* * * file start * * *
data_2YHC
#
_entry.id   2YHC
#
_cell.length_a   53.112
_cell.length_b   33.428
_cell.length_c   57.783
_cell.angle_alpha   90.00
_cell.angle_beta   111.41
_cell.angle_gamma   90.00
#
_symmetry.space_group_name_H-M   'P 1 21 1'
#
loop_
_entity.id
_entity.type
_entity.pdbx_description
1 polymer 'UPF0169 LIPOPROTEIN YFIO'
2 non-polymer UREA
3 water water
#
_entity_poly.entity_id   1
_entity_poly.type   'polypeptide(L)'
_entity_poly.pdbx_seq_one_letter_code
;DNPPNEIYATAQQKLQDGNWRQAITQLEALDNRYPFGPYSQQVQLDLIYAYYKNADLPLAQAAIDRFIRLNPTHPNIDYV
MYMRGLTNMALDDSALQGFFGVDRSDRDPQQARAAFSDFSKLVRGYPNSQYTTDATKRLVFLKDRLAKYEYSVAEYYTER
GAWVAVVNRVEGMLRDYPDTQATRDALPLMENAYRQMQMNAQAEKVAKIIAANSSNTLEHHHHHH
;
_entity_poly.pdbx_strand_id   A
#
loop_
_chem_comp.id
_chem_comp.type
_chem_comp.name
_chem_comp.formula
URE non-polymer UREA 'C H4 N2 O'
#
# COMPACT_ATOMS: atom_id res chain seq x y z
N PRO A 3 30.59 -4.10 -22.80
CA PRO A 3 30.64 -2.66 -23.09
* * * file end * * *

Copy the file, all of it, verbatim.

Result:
data_2YHC
#
_entry.id   2YHC
#
_cell.length_a   53.112
_cell.length_b   33.428
_cell.length_c   57.783
_cell.angle_alpha   90.00
_cell.angle_beta   111.41
_cell.angle_gamma   90.00
#
_symmetry.space_group_name_H-M   'P 1 21 1'
#
loop_
_entity.id
_entity.type
_entity.pdbx_description
1 polymer 'UPF0169 LIPOPROTEIN YFIO'
2 non-polymer UREA
3 water water
#
_entity_poly.entity_id   1
_entity_poly.type   'polypeptide(L)'
_entity_poly.pdbx_seq_one_letter_code
;DNPPNEIYATAQQKLQDGNWRQAITQLEALDNRYPFGPYSQQVQLDLIYAYYKNADLPLAQAAIDRFIRLNPTHPNIDYV
MYMRGLTNMALDDSALQGFFGVDRSDRDPQQARAAFSDFSKLVRGYPNSQYTTDATKRLVFLKDRLAKYEYSVAEYYTER
GAWVAVVNRVEGMLRDYPDTQATRDALPLMENAYRQMQMNAQAEKVAKIIAANSSNTLEHHHHHH
;
_entity_poly.pdbx_strand_id   A
#
loop_
_chem_comp.id
_chem_comp.type
_chem_comp.name
_chem_comp.formula
URE non-polymer UREA 'C H4 N2 O'
#
# COMPACT_ATOMS: atom_id res chain seq x y z
N PRO A 3 30.59 -4.10 -22.80
CA PRO A 3 30.64 -2.66 -23.09